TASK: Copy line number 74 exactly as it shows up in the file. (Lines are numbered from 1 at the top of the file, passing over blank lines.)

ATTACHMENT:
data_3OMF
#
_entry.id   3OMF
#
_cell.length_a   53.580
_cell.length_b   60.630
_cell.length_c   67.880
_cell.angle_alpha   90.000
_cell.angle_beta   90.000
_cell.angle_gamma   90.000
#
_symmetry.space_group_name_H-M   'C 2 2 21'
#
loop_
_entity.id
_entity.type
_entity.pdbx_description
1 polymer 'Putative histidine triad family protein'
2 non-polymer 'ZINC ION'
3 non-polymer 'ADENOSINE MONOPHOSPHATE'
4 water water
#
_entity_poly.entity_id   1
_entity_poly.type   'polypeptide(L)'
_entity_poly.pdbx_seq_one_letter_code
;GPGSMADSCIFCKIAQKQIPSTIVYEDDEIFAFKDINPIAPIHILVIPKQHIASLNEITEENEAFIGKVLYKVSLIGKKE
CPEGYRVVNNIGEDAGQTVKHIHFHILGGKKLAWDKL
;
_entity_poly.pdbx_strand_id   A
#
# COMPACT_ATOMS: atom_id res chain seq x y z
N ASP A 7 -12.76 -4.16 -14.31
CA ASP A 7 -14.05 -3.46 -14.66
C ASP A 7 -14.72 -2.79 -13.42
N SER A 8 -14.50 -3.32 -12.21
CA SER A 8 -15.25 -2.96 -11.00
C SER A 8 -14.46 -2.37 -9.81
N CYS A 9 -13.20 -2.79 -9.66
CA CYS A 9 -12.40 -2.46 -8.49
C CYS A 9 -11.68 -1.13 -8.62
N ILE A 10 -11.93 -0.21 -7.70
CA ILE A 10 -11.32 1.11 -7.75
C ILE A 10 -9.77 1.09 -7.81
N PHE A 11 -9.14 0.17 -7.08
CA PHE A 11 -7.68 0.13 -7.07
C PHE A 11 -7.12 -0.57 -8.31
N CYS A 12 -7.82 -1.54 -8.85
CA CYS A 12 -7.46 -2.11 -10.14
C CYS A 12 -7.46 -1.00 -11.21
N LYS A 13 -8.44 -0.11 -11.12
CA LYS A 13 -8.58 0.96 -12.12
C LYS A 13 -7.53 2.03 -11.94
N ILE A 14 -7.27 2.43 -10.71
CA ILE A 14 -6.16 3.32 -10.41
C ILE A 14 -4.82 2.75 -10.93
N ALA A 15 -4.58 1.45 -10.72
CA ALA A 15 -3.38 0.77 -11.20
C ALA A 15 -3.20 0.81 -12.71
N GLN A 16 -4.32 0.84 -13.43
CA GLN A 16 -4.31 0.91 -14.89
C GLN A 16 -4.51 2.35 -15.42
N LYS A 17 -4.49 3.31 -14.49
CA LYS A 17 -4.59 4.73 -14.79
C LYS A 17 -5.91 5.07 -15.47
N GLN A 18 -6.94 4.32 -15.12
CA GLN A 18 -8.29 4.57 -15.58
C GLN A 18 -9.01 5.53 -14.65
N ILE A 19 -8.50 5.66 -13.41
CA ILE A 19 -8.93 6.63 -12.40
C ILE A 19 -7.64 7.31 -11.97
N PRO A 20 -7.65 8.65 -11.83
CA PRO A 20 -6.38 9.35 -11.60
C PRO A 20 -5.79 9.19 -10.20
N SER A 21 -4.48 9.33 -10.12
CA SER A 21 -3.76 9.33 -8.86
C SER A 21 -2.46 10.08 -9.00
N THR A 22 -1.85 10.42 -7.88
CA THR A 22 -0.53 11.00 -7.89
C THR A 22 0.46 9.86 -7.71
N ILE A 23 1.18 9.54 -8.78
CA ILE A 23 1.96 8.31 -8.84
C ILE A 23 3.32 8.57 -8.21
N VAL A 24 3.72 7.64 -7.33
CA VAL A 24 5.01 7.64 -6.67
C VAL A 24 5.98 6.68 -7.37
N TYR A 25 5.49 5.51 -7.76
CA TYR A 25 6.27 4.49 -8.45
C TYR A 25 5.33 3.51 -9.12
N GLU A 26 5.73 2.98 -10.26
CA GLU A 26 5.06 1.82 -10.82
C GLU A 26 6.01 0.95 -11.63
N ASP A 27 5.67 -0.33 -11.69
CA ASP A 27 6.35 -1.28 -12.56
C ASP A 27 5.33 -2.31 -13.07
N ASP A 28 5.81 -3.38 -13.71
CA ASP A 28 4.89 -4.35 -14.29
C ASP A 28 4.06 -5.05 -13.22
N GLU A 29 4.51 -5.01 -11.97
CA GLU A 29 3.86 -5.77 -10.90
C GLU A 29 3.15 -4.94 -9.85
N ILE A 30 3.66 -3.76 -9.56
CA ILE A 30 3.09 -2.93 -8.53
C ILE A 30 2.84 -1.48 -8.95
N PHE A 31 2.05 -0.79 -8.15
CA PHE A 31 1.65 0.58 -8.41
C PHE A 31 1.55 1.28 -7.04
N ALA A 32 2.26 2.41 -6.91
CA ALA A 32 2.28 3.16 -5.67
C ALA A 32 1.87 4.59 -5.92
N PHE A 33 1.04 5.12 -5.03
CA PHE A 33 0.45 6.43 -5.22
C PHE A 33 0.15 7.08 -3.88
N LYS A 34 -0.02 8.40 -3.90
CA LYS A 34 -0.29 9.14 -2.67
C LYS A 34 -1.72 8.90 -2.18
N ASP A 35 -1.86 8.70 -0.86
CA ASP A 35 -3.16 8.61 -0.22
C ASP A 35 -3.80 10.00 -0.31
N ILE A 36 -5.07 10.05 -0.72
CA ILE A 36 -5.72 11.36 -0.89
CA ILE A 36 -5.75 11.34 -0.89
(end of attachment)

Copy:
N SER A 21 -4.48 9.33 -10.12